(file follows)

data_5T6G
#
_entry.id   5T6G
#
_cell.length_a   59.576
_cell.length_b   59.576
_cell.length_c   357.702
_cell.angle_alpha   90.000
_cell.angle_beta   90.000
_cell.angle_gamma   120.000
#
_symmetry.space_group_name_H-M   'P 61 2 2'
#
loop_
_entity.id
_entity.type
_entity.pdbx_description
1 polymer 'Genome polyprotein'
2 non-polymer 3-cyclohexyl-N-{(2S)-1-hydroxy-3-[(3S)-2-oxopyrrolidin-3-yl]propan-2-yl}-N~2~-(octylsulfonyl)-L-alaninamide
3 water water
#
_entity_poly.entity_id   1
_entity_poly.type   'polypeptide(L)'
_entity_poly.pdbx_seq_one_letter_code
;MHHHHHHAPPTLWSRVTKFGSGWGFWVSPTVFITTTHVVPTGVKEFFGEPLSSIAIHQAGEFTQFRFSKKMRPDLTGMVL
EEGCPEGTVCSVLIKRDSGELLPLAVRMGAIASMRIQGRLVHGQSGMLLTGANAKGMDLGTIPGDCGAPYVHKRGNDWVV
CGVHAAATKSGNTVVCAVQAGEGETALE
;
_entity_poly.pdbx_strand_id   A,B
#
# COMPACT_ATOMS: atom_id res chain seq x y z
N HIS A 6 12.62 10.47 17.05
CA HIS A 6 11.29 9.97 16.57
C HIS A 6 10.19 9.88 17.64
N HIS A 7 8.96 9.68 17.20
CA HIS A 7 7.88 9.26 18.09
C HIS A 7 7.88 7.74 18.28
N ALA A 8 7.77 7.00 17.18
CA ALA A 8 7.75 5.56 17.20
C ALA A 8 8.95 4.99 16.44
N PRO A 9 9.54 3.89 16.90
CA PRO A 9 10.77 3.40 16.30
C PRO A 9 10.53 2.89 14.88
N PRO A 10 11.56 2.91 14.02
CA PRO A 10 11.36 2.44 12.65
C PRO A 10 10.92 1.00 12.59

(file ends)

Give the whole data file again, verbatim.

data_5T6G
#
_entry.id   5T6G
#
_cell.length_a   59.576
_cell.length_b   59.576
_cell.length_c   357.702
_cell.angle_alpha   90.000
_cell.angle_beta   90.000
_cell.angle_gamma   120.000
#
_symmetry.space_group_name_H-M   'P 61 2 2'
#
loop_
_entity.id
_entity.type
_entity.pdbx_description
1 polymer 'Genome polyprotein'
2 non-polymer 3-cyclohexyl-N-{(2S)-1-hydroxy-3-[(3S)-2-oxopyrrolidin-3-yl]propan-2-yl}-N~2~-(octylsulfonyl)-L-alaninamide
3 water water
#
_entity_poly.entity_id   1
_entity_poly.type   'polypeptide(L)'
_entity_poly.pdbx_seq_one_letter_code
;MHHHHHHAPPTLWSRVTKFGSGWGFWVSPTVFITTTHVVPTGVKEFFGEPLSSIAIHQAGEFTQFRFSKKMRPDLTGMVL
EEGCPEGTVCSVLIKRDSGELLPLAVRMGAIASMRIQGRLVHGQSGMLLTGANAKGMDLGTIPGDCGAPYVHKRGNDWVV
CGVHAAATKSGNTVVCAVQAGEGETALE
;
_entity_poly.pdbx_strand_id   A,B
#
# COMPACT_ATOMS: atom_id res chain seq x y z
N HIS A 6 12.62 10.47 17.05
CA HIS A 6 11.29 9.97 16.57
C HIS A 6 10.19 9.88 17.64
N HIS A 7 8.96 9.68 17.20
CA HIS A 7 7.88 9.26 18.09
C HIS A 7 7.88 7.74 18.28
N ALA A 8 7.77 7.00 17.18
CA ALA A 8 7.75 5.56 17.20
C ALA A 8 8.95 4.99 16.44
N PRO A 9 9.54 3.89 16.90
CA PRO A 9 10.77 3.40 16.30
C PRO A 9 10.53 2.89 14.88
N PRO A 10 11.56 2.91 14.02
CA PRO A 10 11.36 2.44 12.65
C PRO A 10 10.92 1.00 12.59